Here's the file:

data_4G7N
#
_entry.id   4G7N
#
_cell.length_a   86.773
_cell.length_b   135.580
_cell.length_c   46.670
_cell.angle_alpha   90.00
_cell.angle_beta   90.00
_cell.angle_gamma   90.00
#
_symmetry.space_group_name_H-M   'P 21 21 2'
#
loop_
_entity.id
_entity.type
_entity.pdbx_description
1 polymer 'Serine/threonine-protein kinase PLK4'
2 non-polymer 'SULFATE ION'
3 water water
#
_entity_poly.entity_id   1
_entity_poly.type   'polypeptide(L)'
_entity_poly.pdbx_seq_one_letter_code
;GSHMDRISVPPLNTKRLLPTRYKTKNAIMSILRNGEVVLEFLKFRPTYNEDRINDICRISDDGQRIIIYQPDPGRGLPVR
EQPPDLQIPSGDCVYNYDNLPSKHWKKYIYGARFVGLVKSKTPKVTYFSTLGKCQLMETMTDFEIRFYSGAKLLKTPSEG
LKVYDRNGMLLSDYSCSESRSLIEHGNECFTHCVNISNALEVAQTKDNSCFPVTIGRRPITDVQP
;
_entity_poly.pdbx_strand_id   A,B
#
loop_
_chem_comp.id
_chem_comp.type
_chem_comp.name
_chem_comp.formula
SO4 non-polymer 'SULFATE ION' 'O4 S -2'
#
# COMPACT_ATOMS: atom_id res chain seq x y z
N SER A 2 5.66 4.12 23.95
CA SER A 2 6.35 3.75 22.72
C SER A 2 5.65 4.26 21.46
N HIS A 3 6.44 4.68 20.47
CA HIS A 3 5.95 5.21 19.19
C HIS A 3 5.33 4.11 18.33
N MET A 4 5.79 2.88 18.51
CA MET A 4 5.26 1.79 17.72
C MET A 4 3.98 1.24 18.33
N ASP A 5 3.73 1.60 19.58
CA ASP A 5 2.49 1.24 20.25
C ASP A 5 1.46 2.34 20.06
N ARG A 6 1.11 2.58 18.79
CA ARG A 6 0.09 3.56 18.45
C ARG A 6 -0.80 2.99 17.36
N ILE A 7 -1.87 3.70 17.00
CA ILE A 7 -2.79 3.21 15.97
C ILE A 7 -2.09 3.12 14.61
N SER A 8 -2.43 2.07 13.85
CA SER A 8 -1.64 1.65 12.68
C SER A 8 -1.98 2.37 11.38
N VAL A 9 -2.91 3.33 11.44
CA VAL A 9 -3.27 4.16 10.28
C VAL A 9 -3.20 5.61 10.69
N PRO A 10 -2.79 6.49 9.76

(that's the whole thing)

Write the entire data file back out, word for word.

data_4G7N
#
_entry.id   4G7N
#
_cell.length_a   86.773
_cell.length_b   135.580
_cell.length_c   46.670
_cell.angle_alpha   90.00
_cell.angle_beta   90.00
_cell.angle_gamma   90.00
#
_symmetry.space_group_name_H-M   'P 21 21 2'
#
loop_
_entity.id
_entity.type
_entity.pdbx_description
1 polymer 'Serine/threonine-protein kinase PLK4'
2 non-polymer 'SULFATE ION'
3 water water
#
_entity_poly.entity_id   1
_entity_poly.type   'polypeptide(L)'
_entity_poly.pdbx_seq_one_letter_code
;GSHMDRISVPPLNTKRLLPTRYKTKNAIMSILRNGEVVLEFLKFRPTYNEDRINDICRISDDGQRIIIYQPDPGRGLPVR
EQPPDLQIPSGDCVYNYDNLPSKHWKKYIYGARFVGLVKSKTPKVTYFSTLGKCQLMETMTDFEIRFYSGAKLLKTPSEG
LKVYDRNGMLLSDYSCSESRSLIEHGNECFTHCVNISNALEVAQTKDNSCFPVTIGRRPITDVQP
;
_entity_poly.pdbx_strand_id   A,B
#
loop_
_chem_comp.id
_chem_comp.type
_chem_comp.name
_chem_comp.formula
SO4 non-polymer 'SULFATE ION' 'O4 S -2'
#
# COMPACT_ATOMS: atom_id res chain seq x y z
N SER A 2 5.66 4.12 23.95
CA SER A 2 6.35 3.75 22.72
C SER A 2 5.65 4.26 21.46
N HIS A 3 6.44 4.68 20.47
CA HIS A 3 5.95 5.21 19.19
C HIS A 3 5.33 4.11 18.33
N MET A 4 5.79 2.88 18.51
CA MET A 4 5.26 1.79 17.72
C MET A 4 3.98 1.24 18.33
N ASP A 5 3.73 1.60 19.58
CA ASP A 5 2.49 1.24 20.25
C ASP A 5 1.46 2.34 20.06
N ARG A 6 1.11 2.58 18.79
CA ARG A 6 0.09 3.56 18.45
C ARG A 6 -0.80 2.99 17.36
N ILE A 7 -1.87 3.70 17.00
CA ILE A 7 -2.79 3.21 15.97
C ILE A 7 -2.09 3.12 14.61
N SER A 8 -2.43 2.07 13.85
CA SER A 8 -1.64 1.65 12.68
C SER A 8 -1.98 2.37 11.38
N VAL A 9 -2.91 3.33 11.44
CA VAL A 9 -3.27 4.16 10.28
C VAL A 9 -3.20 5.61 10.69
N PRO A 10 -2.79 6.49 9.76